Book Review: Boy, Snow, Bird

I know I said that I wouldn’t be posting any entries until NYE and I complete all of my finals, but I made a discovery and I have to share it.

Although I am an avid reader, I have never written a book review, mainly because I was always quite satisfied with keeping whatever thoughts I had about each book to myself. But there was always one book that kept nagging at the back of mind. It was like an unsolved puzzle that I couldn’t quite figure out. From my first encounter with Boy, Snow, Bird, I felt that I was missing something. The author, Helen Oyeyemi, is known for creating fable-like novels with hidden messages. Being that I love hidden messages, I was even more fascinated by what this book could be telling me, but I never understood it.

That was until this morning. In the year that I first purchased the book, I’ve read it a total of three times, this being my third. In the novel, we are first introduced to what seems to be the protagonist, Boy Novak, a young woman who is continuously abused by her rat-catcher father. She manages to make an escape to Flax Hills, MA, where she begins a new life and joins a new family who seem to be something that they are not. When she gives birth to her first and only child, Bird, Boy’s new family’s secret is exposed. Her newborn baby turns out to be Black.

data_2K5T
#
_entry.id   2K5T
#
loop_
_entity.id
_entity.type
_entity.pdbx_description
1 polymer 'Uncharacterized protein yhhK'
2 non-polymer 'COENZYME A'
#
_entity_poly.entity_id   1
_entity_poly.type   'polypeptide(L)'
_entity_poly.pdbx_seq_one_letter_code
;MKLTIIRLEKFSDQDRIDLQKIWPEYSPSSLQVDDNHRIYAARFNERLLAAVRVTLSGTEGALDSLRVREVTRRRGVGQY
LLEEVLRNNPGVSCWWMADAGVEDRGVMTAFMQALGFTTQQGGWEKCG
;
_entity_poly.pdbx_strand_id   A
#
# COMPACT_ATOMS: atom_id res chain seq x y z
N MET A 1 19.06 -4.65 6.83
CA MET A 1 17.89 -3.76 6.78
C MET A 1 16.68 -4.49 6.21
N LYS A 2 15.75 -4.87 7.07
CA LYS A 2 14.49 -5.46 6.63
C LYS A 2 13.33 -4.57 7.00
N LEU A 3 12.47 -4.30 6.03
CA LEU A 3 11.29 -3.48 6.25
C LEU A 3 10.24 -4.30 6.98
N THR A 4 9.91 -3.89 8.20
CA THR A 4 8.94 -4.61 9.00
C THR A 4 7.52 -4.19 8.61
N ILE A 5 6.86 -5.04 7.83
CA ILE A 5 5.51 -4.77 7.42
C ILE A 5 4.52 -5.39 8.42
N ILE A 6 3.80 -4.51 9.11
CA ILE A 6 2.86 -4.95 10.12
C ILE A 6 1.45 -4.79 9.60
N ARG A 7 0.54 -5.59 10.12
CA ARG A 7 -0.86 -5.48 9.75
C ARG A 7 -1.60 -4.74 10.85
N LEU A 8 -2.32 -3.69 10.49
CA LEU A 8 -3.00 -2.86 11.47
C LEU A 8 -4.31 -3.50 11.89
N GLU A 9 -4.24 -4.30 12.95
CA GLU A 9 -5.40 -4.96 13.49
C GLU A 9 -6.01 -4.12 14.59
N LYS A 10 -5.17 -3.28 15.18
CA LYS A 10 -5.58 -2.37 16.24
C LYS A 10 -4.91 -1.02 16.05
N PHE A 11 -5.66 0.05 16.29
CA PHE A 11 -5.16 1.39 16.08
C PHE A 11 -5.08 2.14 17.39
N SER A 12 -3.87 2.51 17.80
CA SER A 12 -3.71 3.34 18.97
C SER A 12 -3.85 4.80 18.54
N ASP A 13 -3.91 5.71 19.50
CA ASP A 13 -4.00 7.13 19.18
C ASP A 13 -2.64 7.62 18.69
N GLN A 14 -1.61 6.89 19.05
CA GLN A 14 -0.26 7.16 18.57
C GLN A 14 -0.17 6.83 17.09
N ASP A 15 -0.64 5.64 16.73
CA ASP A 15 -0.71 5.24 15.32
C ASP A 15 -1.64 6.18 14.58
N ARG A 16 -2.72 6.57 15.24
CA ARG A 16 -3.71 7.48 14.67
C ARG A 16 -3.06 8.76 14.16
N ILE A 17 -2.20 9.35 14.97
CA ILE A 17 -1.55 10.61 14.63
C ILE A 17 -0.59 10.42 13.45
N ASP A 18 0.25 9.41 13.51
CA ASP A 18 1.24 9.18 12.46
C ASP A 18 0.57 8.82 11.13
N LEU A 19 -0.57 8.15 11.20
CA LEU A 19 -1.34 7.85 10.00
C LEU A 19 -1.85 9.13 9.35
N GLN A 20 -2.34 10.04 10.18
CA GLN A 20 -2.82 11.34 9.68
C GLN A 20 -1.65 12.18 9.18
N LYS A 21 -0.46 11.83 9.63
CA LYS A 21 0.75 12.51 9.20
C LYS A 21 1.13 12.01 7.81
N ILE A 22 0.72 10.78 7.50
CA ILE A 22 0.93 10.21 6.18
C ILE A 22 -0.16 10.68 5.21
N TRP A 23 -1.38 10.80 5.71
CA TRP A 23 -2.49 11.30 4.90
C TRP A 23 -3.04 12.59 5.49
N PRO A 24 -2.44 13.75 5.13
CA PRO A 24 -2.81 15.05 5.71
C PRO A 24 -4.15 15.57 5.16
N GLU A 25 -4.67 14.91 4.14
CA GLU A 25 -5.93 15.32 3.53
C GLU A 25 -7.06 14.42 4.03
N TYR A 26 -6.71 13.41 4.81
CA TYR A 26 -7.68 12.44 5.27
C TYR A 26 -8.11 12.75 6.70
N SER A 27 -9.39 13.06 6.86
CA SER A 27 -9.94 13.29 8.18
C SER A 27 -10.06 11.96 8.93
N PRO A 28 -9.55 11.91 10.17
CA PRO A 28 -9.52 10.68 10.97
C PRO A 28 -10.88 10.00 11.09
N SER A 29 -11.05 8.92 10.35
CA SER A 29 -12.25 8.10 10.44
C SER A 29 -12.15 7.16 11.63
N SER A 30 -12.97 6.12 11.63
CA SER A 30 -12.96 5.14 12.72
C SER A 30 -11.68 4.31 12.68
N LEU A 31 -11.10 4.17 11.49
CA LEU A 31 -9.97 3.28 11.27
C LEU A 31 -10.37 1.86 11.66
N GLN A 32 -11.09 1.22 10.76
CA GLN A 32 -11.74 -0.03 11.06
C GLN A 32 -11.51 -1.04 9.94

Boy begins to view her step-daughter, Snow, as an adversary to her daughter. Snow, who is flawlessly beautiful with her fair skin and dark, long hair. Snow, who is worshiped by her family, mainly for continuing the charade of being a White-American family. Boy decides to send Snow away to protect her daughter from feeling less than, and to allow Bird a chance at feeling beautiful without constantly being compared to her older sister.

The confusion for me starts when the story begins from Bird’s point of view. Throughout the novel, there is an underlying theme of mirrors. Mirrors are usually seen as a reflection of whatever is in front of it. In this novel, however, mirrors are seen as another dimension where the subject can interact with their reflection. Both Boy and Snow have these encounters with mirrors, but Bird does not. I never understood why that could be. Even Bird is taken aback by the idea that her reflection does not seem to show up in the mirror. It’s as if she does not exist.

Most folk tales state that monsters and creatures not of this world do not have reflections. In Bird’s sense, she is also not of this world. Bird is not able to relate to the rest of her family; she does not look like them, she does not act like them, and she seems to very much accept the fact that she is different, rather than hide it like her family. In a sense, Bird is a mirror, reflecting back at her family. What happens when you put one mirror in front of another? Nothing is reflected, just like Bird does not see herself.

I definitely recommend this book for the many different themes that it discusses. I feel even better now that I’ve finally uncovered one of the mysteries that have been haunting me. Hopefully I can unfold the others.

Until next time…


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